Recent headlines suggest that air travel is more stressful than ever. Passengers are increasingly being bounced off over-sold flights. As the government becomes more paranoid about terrorism and security breaches, screening measures and restrictions are multiplying. Passenger and airline crew conflicts, even punches thrown, appear more common than ever. What the heck is going on?
Apart from giving up flying all together, how can you make air travel less stressful, especially during the holidays when more people than ever are traveling?
As someone who flies often, I’ve learned a thing or two about taking some of the stress out of travel. Here are some ideas for de-stressing your next plane trip.
Plan ahead. You know you’ve got a trip coming up. Why wait to schedule your flight, hotel, car and other transportation? Often, you’ll get a better deal—and decrease the stress of last-minute arrangements—if you schedule your all the aspects of your trip well in advance. And pack your bag ahead of time. Don’t wait until the final few hours when you’re feeling pressured to pack and are more likely to forget essential items. Consider packing the night before and have your bag(s) ready to go.
Plan your packing. I travel enough that I have a pretty standard array of things I pack. These items vary slightly depending on whether it’s summer or winter. They include a pair of dress slacks; two versatile lightweight jackets for dressing up or dressing down; a pashmina (large wrap/scarf); long-sleeve knit(s); short-sleeve knit(s); casual slacks; walking shoes and comfortable dressier shoes; a casual over-shirt; a sun shirt (in summer); a hat; and a lightweight jacket (with lightweight gloves and an ear-band in the pockets). Take clothes that go together and can be mixed or matched.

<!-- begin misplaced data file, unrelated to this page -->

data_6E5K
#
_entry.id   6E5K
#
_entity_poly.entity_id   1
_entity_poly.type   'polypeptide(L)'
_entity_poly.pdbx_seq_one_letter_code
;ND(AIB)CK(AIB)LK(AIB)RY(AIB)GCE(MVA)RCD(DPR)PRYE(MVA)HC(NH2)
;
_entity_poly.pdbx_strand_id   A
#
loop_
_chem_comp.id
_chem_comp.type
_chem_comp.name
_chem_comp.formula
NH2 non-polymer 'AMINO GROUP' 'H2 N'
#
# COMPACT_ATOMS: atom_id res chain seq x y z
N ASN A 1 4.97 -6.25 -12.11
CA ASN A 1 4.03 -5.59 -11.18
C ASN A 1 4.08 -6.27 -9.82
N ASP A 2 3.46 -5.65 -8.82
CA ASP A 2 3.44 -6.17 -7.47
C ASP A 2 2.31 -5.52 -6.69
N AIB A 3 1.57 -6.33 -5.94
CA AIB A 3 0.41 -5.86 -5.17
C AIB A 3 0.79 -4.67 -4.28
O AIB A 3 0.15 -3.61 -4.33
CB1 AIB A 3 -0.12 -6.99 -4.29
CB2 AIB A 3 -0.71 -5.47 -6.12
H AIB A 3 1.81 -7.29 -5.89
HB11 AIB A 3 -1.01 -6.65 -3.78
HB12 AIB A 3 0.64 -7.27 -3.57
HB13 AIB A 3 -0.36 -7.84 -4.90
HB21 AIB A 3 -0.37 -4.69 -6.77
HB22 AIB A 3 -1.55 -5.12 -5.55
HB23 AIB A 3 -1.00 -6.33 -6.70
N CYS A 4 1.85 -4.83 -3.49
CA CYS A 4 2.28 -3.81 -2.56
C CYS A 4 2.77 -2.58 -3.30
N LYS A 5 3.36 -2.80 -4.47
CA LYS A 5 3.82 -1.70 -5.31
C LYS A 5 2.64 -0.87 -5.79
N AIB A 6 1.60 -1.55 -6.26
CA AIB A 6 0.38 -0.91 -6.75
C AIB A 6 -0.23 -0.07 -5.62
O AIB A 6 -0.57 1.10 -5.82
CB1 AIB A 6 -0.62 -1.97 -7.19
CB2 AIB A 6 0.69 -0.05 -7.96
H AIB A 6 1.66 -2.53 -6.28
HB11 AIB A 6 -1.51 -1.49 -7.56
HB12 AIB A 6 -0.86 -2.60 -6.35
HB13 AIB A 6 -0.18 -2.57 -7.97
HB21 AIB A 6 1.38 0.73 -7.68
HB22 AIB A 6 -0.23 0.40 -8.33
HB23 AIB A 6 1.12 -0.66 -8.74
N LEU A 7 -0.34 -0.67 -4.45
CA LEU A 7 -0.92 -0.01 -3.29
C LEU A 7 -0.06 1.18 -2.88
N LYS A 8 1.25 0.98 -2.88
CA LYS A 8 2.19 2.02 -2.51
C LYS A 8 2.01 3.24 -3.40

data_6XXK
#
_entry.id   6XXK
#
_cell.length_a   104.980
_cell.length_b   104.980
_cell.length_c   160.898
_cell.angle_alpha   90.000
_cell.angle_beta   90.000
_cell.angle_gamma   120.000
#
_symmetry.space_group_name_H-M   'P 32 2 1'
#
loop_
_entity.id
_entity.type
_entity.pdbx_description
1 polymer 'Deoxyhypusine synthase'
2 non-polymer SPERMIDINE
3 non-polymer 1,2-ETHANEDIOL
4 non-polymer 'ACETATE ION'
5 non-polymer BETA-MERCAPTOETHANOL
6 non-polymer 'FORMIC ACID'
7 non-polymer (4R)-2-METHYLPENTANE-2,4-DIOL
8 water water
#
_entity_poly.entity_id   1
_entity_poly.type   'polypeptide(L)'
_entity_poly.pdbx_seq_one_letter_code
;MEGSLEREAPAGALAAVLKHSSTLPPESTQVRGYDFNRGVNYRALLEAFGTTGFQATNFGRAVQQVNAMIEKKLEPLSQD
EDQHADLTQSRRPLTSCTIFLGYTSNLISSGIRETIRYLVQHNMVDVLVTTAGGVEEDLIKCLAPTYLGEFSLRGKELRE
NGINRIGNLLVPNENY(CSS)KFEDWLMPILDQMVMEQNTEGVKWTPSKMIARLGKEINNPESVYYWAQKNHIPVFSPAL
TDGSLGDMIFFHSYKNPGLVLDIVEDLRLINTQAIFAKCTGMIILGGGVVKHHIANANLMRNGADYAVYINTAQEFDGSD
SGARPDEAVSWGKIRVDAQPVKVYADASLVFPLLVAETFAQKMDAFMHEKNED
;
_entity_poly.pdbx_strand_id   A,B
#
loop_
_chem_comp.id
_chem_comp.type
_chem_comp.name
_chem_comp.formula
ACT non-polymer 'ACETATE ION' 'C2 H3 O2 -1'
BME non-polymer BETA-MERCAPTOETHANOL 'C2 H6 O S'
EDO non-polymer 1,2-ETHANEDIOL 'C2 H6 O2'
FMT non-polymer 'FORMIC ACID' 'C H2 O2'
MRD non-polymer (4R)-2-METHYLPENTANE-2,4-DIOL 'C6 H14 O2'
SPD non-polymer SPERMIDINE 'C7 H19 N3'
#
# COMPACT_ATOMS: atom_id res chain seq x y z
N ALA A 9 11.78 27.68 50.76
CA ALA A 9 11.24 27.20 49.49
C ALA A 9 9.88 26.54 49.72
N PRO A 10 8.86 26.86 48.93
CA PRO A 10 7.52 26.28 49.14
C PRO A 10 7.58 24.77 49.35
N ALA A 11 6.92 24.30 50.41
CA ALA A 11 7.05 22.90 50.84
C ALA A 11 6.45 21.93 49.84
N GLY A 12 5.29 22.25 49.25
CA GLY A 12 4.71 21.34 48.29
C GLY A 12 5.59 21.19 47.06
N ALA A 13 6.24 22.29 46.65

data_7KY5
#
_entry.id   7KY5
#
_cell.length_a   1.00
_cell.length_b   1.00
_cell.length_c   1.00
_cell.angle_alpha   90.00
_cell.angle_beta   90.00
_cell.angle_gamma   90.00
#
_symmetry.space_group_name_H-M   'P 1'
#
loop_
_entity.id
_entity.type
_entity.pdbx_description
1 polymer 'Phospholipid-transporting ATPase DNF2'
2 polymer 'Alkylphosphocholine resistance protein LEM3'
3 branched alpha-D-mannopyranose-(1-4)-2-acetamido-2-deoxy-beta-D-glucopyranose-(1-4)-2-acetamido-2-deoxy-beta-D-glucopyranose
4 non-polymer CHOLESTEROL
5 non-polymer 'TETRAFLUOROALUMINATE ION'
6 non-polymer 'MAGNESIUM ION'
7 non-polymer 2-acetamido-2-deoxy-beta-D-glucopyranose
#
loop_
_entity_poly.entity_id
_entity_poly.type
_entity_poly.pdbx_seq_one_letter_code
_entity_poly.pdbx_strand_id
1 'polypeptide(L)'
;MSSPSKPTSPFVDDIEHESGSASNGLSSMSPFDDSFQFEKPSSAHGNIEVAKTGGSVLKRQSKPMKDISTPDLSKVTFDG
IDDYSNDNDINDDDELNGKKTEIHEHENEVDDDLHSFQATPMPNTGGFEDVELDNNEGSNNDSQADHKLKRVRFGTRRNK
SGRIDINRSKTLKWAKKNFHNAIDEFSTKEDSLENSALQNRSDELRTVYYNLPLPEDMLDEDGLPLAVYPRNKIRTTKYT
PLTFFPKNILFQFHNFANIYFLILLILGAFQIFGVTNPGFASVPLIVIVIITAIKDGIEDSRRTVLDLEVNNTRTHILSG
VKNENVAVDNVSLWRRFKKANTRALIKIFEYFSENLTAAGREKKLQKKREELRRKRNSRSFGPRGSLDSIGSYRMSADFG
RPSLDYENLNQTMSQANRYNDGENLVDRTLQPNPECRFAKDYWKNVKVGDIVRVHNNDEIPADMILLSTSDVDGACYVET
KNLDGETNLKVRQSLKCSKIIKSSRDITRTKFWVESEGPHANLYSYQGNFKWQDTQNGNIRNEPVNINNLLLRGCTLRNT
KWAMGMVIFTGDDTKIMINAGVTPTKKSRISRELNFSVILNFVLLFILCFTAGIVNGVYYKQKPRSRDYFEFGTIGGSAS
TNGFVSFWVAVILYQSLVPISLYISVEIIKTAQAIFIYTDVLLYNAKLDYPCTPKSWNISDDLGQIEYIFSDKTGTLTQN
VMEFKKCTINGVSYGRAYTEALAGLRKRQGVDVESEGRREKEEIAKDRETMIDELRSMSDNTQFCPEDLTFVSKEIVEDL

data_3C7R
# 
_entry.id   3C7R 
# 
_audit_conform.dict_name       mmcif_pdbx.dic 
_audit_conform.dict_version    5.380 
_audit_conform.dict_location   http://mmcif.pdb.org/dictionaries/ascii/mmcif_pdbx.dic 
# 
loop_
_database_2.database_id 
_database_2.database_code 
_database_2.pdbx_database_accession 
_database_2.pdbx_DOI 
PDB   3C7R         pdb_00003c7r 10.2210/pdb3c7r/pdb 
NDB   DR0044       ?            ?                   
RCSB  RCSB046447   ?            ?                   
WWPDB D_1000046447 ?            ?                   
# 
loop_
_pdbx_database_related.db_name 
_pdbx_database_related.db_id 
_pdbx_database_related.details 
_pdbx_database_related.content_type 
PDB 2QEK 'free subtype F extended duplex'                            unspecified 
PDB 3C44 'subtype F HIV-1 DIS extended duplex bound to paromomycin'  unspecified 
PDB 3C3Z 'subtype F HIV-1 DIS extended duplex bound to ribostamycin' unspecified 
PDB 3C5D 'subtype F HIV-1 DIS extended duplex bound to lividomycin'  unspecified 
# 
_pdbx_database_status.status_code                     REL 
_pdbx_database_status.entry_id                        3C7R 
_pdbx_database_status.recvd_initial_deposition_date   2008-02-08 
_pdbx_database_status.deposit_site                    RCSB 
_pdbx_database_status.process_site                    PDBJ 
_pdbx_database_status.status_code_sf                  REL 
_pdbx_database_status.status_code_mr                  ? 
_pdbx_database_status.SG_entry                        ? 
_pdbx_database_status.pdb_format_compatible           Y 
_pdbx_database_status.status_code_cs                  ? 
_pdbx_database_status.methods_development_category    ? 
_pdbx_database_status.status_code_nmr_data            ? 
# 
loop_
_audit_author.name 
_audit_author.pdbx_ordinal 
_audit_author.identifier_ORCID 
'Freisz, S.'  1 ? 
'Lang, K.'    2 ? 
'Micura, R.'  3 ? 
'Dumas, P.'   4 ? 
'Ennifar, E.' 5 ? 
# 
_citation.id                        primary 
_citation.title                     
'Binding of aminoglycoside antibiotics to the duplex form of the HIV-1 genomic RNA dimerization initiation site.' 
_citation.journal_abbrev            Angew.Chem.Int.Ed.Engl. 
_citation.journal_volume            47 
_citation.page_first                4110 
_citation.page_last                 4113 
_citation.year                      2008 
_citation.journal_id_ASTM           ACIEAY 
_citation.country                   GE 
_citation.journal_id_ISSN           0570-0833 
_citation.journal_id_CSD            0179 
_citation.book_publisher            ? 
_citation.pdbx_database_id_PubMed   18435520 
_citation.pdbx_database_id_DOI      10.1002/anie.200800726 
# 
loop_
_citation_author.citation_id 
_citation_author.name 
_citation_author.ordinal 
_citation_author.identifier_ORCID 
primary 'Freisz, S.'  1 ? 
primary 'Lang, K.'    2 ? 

Use packing cubes. The more organized you are, the less stressed you’ll be. Packing cubes make packing easier and more organized. Use one for underwear; another for shirts; still another for slacks. You’ll spend less time pawing through your luggage and your clothes will actually be less wrinkled. Some of my favorite packing cubes come are Pack-Its from Eagle Creek. (See our full review of this product.)
Take less stuff. My mother-in-law, an inveterate traveler, always advised, “Pack your bag. Then take out half the clothes and take twice the money.” She’s right. You don’t need all those clothes, but you will need plenty of money (including small bills) and a good travel-friendly credit card.
Stay in an airport hotel. Where I live it’s tough to get to the airport on time without staying at an airport hotel the night before. It’s taught me that the $75-$125 you’ll spend for a hotel room is well worth the hassle of driving to the airport and risking missing your fight due to traffic mishaps like accidents, bridge closures, ferry delays or shut downs, etc.